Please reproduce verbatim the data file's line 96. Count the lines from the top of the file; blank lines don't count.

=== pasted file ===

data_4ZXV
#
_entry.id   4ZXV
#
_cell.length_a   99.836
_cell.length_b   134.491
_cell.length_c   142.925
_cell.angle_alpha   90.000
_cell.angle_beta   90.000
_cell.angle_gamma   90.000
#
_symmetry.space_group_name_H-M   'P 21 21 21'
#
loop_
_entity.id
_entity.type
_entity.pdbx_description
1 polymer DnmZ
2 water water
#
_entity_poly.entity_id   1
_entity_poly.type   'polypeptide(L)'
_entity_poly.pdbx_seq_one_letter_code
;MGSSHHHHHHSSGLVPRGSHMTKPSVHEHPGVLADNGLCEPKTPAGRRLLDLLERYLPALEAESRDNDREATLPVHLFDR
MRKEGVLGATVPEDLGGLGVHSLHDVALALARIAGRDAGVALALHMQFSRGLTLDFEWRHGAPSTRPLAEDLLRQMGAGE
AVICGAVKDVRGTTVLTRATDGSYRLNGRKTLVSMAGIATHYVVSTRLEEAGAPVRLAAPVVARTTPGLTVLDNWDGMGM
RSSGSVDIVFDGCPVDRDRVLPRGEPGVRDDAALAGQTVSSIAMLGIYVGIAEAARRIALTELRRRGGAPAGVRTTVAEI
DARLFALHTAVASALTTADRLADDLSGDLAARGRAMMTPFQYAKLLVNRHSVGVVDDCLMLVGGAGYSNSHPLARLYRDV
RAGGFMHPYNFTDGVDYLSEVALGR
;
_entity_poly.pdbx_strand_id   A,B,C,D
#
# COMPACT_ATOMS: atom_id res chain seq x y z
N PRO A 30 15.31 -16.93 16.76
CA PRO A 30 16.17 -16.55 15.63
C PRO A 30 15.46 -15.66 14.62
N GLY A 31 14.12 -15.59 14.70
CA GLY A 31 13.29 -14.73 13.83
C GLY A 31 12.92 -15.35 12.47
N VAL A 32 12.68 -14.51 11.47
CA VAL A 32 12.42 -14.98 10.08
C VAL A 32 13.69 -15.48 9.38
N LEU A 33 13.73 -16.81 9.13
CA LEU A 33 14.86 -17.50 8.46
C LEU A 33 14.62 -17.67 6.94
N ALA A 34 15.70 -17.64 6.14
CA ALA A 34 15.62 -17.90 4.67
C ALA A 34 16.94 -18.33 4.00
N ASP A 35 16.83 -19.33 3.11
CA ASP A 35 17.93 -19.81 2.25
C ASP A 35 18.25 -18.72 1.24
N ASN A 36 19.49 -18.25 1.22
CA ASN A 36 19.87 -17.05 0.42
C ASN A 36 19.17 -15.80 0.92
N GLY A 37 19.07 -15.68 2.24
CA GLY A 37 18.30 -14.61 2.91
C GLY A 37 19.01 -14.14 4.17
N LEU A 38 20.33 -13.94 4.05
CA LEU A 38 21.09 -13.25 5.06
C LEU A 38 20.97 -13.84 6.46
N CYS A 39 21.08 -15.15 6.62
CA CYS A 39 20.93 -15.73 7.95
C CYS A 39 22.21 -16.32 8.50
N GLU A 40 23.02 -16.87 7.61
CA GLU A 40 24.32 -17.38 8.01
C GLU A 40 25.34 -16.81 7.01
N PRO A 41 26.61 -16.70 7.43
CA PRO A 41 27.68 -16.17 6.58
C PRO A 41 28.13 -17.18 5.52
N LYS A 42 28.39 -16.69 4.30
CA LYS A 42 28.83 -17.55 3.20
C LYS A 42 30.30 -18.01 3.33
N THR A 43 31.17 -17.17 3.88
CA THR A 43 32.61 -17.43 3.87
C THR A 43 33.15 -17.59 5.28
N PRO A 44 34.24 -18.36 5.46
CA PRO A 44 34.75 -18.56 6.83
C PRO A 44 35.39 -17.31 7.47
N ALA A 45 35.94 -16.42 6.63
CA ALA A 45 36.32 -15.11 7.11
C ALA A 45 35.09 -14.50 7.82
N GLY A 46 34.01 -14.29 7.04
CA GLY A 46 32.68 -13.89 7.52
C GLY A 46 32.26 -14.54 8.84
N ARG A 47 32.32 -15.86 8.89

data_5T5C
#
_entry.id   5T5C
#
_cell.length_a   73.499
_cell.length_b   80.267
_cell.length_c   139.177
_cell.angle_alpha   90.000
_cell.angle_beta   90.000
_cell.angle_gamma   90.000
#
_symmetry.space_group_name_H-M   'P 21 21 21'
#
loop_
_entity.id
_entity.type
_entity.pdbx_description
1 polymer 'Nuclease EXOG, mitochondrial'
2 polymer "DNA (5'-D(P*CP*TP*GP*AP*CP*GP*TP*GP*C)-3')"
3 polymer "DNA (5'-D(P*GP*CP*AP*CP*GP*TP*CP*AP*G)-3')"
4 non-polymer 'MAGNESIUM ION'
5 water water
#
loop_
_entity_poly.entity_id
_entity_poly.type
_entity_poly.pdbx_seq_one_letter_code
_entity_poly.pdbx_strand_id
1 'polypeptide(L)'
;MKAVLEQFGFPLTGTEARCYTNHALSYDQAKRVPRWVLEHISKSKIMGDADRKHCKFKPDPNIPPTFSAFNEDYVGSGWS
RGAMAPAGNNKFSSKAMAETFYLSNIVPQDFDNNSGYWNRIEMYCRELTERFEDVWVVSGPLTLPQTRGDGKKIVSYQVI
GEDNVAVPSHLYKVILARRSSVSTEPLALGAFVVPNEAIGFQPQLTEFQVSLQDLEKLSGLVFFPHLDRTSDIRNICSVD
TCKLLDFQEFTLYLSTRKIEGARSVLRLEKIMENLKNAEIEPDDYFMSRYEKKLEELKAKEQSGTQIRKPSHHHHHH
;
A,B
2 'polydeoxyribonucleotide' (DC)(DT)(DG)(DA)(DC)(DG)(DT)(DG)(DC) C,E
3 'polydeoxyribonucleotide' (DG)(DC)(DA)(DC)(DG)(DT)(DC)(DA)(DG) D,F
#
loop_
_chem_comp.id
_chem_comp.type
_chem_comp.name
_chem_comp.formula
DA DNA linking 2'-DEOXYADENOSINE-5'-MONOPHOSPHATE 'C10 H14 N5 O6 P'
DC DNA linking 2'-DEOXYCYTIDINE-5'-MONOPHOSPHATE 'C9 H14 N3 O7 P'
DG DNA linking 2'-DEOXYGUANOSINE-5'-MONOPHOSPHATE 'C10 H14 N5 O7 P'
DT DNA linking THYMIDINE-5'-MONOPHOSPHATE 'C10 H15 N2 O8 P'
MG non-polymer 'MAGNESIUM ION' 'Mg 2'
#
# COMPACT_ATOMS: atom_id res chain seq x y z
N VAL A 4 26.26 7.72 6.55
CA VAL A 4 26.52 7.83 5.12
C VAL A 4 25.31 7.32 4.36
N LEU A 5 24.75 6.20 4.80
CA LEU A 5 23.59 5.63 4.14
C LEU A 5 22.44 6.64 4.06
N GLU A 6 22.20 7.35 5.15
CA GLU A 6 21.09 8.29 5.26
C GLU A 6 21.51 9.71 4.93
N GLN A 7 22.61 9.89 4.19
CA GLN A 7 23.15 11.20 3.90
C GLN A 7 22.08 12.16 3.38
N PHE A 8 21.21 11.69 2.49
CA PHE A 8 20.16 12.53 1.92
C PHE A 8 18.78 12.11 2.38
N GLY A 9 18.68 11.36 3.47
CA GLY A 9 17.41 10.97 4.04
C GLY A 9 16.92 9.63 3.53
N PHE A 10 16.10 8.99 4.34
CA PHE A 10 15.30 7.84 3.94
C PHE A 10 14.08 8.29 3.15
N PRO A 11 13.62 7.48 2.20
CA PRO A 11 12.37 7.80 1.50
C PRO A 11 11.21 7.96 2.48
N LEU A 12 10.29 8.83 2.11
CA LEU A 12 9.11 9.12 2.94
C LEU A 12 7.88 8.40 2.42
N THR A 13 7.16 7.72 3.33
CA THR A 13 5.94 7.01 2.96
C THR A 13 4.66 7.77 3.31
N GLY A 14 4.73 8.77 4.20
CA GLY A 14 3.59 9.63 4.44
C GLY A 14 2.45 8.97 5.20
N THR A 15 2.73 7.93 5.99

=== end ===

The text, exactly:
#